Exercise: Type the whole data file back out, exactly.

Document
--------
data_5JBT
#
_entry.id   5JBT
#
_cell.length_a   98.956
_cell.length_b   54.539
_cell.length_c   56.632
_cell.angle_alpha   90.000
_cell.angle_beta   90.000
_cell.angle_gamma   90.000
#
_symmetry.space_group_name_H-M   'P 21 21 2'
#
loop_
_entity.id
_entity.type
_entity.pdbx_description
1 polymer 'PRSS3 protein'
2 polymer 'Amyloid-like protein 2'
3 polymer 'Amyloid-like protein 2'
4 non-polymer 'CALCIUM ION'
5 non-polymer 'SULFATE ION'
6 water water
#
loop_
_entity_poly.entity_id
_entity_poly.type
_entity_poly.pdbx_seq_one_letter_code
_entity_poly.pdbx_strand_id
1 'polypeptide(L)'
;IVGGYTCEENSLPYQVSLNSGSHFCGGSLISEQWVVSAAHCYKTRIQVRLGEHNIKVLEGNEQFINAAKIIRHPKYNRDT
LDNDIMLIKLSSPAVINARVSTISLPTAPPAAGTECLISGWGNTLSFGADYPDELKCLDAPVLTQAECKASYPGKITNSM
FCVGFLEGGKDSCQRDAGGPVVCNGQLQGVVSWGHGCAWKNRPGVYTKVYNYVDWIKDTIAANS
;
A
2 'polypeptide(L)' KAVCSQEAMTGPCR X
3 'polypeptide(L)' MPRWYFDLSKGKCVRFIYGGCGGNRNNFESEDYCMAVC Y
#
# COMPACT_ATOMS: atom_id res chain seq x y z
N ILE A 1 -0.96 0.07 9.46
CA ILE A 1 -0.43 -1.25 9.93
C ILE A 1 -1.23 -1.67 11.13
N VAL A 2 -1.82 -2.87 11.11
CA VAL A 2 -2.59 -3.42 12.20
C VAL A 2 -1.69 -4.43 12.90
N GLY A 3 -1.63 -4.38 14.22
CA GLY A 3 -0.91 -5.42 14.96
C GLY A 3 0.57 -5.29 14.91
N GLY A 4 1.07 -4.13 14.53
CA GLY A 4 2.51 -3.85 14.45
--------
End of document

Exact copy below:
data_5JBT
#
_entry.id   5JBT
#
_cell.length_a   98.956
_cell.length_b   54.539
_cell.length_c   56.632
_cell.angle_alpha   90.000
_cell.angle_beta   90.000
_cell.angle_gamma   90.000
#
_symmetry.space_group_name_H-M   'P 21 21 2'
#
loop_
_entity.id
_entity.type
_entity.pdbx_description
1 polymer 'PRSS3 protein'
2 polymer 'Amyloid-like protein 2'
3 polymer 'Amyloid-like protein 2'
4 non-polymer 'CALCIUM ION'
5 non-polymer 'SULFATE ION'
6 water water
#
loop_
_entity_poly.entity_id
_entity_poly.type
_entity_poly.pdbx_seq_one_letter_code
_entity_poly.pdbx_strand_id
1 'polypeptide(L)'
;IVGGYTCEENSLPYQVSLNSGSHFCGGSLISEQWVVSAAHCYKTRIQVRLGEHNIKVLEGNEQFINAAKIIRHPKYNRDT
LDNDIMLIKLSSPAVINARVSTISLPTAPPAAGTECLISGWGNTLSFGADYPDELKCLDAPVLTQAECKASYPGKITNSM
FCVGFLEGGKDSCQRDAGGPVVCNGQLQGVVSWGHGCAWKNRPGVYTKVYNYVDWIKDTIAANS
;
A
2 'polypeptide(L)' KAVCSQEAMTGPCR X
3 'polypeptide(L)' MPRWYFDLSKGKCVRFIYGGCGGNRNNFESEDYCMAVC Y
#
# COMPACT_ATOMS: atom_id res chain seq x y z
N ILE A 1 -0.96 0.07 9.46
CA ILE A 1 -0.43 -1.25 9.93
C ILE A 1 -1.23 -1.67 11.13
N VAL A 2 -1.82 -2.87 11.11
CA VAL A 2 -2.59 -3.42 12.20
C VAL A 2 -1.69 -4.43 12.90
N GLY A 3 -1.63 -4.38 14.22
CA GLY A 3 -0.91 -5.42 14.96
C GLY A 3 0.57 -5.29 14.91
N GLY A 4 1.07 -4.13 14.53
CA GLY A 4 2.51 -3.85 14.45